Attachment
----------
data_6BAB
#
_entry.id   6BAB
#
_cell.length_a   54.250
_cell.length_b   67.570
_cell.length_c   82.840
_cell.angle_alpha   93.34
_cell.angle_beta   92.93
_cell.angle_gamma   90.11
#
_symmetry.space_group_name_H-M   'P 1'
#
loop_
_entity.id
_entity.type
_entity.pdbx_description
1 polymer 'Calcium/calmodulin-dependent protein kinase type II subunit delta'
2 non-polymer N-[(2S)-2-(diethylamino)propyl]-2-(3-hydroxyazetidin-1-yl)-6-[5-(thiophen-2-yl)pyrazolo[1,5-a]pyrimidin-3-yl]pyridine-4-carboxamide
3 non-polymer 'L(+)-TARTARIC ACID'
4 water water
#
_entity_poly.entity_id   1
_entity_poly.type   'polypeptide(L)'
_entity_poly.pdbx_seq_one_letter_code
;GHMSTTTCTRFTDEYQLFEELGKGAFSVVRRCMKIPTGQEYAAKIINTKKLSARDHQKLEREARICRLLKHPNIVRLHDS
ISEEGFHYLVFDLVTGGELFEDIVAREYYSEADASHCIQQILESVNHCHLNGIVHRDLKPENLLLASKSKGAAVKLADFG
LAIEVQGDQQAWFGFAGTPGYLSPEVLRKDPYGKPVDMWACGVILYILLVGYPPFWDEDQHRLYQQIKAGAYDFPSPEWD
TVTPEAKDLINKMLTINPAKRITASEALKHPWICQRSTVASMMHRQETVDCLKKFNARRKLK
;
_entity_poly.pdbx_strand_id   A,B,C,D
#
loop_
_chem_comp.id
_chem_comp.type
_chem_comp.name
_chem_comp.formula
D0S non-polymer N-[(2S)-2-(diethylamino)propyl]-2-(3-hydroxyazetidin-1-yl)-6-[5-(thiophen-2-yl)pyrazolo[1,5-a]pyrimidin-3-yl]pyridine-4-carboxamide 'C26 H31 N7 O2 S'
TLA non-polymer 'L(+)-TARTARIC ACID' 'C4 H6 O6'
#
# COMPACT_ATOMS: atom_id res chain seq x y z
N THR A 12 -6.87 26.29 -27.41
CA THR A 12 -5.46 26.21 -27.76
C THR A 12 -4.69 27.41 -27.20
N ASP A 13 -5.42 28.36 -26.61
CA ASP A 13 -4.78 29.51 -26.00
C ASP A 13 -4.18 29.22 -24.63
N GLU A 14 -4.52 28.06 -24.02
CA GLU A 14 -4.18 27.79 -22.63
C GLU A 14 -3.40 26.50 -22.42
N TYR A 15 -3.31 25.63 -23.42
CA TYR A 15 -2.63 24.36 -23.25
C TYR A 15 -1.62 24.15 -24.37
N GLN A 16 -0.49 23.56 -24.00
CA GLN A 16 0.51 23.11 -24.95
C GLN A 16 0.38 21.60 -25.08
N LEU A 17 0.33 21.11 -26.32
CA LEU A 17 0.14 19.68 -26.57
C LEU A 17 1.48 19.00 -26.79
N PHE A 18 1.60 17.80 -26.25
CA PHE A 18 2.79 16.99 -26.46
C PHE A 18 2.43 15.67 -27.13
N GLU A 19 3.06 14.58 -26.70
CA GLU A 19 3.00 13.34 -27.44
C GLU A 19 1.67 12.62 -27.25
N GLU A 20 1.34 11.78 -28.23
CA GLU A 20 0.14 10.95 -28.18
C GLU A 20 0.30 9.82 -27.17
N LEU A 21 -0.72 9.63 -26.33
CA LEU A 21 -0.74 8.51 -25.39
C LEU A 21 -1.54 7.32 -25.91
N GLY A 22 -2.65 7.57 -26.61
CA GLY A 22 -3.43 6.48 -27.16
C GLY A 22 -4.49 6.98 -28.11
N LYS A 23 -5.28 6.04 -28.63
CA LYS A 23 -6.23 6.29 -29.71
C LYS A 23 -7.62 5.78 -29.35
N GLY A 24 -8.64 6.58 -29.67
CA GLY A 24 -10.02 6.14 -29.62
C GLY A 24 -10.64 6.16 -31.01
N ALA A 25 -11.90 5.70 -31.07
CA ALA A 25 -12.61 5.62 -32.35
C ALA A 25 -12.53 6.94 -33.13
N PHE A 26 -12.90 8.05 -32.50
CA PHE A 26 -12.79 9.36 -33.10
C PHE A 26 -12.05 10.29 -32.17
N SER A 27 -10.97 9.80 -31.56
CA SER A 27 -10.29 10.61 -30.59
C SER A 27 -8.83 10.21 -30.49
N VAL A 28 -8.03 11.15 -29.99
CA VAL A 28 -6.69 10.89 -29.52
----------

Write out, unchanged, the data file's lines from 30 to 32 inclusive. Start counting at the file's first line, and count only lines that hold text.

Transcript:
;
_entity_poly.pdbx_strand_id   A,B,C,D
#